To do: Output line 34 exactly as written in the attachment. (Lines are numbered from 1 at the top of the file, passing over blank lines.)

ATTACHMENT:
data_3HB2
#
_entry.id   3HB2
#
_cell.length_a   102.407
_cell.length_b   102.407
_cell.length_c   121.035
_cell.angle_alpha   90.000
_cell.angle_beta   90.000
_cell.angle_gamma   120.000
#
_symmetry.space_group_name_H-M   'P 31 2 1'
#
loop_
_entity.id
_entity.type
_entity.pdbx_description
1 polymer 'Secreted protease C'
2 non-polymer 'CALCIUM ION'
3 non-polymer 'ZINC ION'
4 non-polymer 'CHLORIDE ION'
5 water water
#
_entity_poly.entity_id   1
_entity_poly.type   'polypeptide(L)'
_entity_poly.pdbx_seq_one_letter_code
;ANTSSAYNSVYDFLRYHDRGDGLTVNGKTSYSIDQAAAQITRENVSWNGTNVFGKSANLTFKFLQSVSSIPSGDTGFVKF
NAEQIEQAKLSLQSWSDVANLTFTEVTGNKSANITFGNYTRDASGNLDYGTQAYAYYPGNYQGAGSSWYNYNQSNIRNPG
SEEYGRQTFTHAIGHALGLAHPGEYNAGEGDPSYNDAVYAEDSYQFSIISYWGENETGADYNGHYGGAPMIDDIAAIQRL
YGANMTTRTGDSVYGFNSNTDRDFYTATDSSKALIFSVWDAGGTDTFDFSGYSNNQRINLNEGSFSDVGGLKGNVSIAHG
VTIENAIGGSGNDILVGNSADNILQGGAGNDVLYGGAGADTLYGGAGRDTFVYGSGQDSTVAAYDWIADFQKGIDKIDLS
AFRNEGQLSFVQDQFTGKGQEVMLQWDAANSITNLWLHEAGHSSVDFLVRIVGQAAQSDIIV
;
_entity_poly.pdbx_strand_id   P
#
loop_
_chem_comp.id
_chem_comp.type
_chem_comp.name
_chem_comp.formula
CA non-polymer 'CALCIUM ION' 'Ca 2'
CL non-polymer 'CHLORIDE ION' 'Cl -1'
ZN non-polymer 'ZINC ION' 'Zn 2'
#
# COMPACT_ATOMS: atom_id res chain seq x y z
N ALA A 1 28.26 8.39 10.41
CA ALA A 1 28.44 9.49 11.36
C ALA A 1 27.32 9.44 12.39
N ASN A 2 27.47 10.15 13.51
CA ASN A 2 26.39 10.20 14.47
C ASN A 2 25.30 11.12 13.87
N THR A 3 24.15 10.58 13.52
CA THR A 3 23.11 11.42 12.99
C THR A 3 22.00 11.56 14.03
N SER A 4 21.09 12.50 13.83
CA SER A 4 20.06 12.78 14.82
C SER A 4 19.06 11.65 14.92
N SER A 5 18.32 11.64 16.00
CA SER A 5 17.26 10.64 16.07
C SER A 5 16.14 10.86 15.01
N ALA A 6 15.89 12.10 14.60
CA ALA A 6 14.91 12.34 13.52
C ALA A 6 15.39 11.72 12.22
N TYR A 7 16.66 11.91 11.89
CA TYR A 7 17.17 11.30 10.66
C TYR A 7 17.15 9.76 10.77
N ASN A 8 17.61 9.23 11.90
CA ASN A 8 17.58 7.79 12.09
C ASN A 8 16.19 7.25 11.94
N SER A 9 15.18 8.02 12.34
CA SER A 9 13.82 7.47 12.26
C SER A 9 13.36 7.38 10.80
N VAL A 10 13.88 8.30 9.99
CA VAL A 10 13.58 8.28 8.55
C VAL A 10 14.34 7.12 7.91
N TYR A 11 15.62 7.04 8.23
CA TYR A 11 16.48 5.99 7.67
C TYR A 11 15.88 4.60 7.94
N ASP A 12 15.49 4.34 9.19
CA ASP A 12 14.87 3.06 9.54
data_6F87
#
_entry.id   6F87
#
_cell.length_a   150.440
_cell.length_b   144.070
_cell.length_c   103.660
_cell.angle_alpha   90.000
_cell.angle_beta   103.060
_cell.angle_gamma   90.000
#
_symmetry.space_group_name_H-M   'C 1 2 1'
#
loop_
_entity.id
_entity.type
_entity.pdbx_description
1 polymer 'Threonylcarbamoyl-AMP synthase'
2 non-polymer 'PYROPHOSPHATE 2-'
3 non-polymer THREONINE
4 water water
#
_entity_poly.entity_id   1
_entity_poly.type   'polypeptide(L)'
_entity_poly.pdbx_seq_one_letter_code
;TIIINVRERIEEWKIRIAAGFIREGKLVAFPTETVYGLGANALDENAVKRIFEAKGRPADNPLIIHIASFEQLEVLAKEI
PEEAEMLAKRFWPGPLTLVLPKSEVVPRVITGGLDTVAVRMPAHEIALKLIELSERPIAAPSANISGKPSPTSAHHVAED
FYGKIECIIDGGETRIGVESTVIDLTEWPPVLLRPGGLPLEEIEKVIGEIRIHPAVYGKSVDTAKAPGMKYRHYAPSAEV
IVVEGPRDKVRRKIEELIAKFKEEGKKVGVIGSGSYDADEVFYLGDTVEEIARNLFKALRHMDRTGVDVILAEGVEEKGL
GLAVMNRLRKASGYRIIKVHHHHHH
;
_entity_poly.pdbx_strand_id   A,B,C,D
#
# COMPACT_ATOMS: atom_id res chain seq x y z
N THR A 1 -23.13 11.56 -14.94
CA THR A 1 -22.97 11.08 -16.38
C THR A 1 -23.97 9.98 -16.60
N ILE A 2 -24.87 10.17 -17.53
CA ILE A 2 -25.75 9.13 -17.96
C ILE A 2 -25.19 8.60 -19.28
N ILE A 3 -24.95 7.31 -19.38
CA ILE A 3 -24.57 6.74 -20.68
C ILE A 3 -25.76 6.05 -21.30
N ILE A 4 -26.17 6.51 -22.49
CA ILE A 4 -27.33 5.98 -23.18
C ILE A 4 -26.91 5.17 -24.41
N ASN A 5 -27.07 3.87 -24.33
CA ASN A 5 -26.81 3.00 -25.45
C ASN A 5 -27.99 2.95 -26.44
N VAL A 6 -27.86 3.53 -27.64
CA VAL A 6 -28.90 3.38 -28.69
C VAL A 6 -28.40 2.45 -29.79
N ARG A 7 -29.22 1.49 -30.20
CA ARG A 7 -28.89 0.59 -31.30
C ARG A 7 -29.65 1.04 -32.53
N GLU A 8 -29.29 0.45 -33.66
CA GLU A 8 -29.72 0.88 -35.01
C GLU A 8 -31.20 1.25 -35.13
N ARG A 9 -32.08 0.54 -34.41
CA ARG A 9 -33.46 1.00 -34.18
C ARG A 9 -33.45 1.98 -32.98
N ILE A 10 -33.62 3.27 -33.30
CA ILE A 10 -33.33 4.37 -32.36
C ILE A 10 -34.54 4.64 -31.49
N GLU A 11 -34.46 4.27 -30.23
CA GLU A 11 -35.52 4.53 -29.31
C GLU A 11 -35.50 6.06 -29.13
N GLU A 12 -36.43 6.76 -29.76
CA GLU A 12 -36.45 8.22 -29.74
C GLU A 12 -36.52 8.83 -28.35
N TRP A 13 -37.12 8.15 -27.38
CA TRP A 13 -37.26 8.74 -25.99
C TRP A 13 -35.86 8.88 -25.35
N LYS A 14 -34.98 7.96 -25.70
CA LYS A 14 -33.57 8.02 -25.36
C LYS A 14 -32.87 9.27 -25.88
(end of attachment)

_entity_poly.pdbx_strand_id   P